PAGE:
8. Affordability fades as you move up the trim range.

How much should you pay for a new car, including one of the 500’s caliber? For 2019, the 500 comes in three trims: Pop, Lounge, and Abarth. The previous special 1957 Edition is no longer offered.

Speaking of the 2019s, my test model was a 2018 500 Abarth. Fiat is still clearing inventories and will likely release the 2019s this spring. You can find the 2018 Pop ($16,245), Lounge ($19,745), and Abarth ($20,495) trims. Add $1,245 for the destination fee and $995 for the automatic transmission.

Based on our preliminary information, the 2019s will retail from $17,490 to $23,235, reflecting an upgrade in standard equipment and the turbo engine (add about $1,500 for the convertible). Fully loaded, you’ll pay about $26,000 for the 2019 500 Abarth hatchback, which is a fairly high price point for this small people mover.

Fiat 500 Abarth
Fiat 500 Abarth

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If you’re looking at the “500” it is hard *not* to have the Abarth on your shopping list. In fact, if you’re looking at something economical but you still want performance touches, then you’ve found the model you want in the 500 Abarth.

We think the discounting on the 2018s is something worth exploring. Although that information isn’t as readily published as some brands (such as Kia and Hyundai), your dealer can provide that information.


Fiat 500 Abarth


2019 Fiat 500 Abarth

  • Sticker price from $20,495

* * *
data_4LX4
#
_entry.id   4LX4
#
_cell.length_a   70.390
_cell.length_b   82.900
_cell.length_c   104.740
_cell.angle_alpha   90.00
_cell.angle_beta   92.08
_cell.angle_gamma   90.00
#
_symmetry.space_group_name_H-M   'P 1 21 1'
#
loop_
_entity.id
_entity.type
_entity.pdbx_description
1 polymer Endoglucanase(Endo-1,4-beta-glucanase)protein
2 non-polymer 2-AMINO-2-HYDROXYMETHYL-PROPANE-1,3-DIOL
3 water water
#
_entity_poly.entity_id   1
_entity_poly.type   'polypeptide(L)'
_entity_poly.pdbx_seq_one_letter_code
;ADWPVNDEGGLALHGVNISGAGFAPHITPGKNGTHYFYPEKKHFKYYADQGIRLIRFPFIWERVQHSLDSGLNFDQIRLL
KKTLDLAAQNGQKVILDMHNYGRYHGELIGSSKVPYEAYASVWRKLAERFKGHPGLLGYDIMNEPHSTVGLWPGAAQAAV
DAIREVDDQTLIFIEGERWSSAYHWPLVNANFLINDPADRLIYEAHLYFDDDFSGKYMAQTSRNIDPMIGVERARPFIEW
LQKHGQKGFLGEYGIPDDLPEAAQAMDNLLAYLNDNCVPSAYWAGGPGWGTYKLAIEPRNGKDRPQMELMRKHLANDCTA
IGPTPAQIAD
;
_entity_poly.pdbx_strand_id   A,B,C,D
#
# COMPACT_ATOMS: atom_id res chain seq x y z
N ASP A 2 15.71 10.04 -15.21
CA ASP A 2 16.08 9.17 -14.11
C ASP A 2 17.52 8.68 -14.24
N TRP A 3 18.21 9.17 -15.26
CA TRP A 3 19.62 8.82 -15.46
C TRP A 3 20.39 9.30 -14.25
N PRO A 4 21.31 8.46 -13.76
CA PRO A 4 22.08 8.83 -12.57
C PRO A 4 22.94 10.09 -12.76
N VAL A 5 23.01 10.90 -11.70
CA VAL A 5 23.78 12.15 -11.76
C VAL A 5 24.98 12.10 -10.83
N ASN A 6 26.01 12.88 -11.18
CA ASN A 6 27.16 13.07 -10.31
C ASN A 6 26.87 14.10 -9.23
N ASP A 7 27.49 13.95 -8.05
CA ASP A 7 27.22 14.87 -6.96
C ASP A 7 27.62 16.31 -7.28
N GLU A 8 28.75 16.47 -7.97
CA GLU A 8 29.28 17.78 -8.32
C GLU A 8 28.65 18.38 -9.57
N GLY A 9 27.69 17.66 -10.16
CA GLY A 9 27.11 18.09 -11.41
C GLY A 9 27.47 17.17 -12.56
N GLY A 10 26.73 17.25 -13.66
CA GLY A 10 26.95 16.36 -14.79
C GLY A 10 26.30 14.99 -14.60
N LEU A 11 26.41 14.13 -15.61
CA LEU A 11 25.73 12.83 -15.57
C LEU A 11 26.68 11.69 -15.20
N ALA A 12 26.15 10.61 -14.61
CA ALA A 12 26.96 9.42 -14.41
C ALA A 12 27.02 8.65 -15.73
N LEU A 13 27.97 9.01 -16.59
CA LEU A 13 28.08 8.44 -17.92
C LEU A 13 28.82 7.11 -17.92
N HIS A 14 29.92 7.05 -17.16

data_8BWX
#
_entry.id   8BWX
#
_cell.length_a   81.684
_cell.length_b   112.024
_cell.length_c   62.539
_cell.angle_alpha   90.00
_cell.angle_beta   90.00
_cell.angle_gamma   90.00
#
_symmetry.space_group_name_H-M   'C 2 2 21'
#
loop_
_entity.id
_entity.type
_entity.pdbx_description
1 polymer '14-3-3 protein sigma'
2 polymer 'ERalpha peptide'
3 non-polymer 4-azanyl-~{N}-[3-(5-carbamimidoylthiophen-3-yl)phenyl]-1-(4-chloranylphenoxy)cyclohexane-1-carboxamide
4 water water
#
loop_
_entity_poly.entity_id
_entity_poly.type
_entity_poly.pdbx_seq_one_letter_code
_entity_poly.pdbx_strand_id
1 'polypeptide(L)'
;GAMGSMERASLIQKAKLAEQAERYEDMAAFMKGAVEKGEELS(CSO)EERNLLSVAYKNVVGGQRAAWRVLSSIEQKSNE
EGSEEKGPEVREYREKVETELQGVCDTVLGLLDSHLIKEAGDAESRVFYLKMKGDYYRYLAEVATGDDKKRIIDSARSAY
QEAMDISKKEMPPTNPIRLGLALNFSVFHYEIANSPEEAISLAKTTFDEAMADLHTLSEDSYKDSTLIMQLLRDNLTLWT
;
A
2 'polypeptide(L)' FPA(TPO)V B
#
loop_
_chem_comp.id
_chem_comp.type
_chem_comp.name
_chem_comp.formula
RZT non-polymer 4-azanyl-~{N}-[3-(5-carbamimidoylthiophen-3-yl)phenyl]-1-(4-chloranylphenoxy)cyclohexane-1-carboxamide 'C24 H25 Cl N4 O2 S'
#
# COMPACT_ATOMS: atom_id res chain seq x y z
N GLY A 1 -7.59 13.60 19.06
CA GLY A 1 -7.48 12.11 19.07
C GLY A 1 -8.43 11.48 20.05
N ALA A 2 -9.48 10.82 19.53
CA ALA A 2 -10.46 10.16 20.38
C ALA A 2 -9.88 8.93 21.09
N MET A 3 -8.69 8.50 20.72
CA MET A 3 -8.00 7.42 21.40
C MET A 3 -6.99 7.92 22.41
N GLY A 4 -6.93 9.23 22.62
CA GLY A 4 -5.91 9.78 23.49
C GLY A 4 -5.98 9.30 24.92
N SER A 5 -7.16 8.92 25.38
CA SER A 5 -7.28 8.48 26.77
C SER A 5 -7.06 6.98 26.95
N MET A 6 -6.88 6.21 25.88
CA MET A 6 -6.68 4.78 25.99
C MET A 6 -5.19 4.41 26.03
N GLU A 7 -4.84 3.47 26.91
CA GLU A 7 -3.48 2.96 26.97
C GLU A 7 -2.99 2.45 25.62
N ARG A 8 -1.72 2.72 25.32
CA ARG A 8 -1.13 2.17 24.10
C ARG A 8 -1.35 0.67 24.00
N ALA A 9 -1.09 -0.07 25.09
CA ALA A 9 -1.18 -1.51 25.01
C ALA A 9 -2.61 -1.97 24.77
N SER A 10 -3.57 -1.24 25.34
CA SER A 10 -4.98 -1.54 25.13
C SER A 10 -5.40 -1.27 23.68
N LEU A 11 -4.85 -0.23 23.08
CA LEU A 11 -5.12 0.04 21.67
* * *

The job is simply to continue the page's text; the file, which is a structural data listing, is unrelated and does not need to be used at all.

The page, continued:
• Seats four
  • Engine: Turbocharged 1.4-liter I4 gas
  • 160 horsepower @ 5,500 RPM
  • 183 foot-pounds of torque @ 2,400/2,500 to 4,000 RPM
  • 5-speed manual or 6-speed automatic transmission
  • Wheelbase: 90.6 inches
  • Length: 139.6 inches
  • Width: 64.1 inches
  • Height: 59.8 inches
  • Passenger volume: 75.5/76.2 (500c) cubic feet
  • Storage volume: 9.5/5.4 (500c) cubic feet
  • Towing capacity: NR
  • EPA: 28/33 (manual)24/32 (automatic) mpg city/highway
  • Premium gasoline
  • Fuel tank: 10.5 gallons
  • Curb weight: From 2,366 to 2,511 pounds
  • IIHS safety rating (2018): Good, except for Poor in small overlap driver
  • Limited vehicle warranty: 4 years/50,000 miles
  • Powertrain warranty: 5 years/100,000 miles
  • Corrosion warranty: 5 years/unlimited miles
  • Vehicle assembly: Toluca, Mexico

See AlsoBook Review — Fiat 500: The Design Book

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Author: Matthew Keegan
Matt Keegan has maintained his love for cars ever since his father taught him kicking tires can be one way to uncover a problem with a vehicle’s suspension system. He since moved on to learn a few things about coefficient of drag, G-forces, toe-heel shifting, and how to work the crazy infotainment system in some random weekly driver. Matt is a member of the Washington Automotive Press Association and is a contributor to various print and online media sources.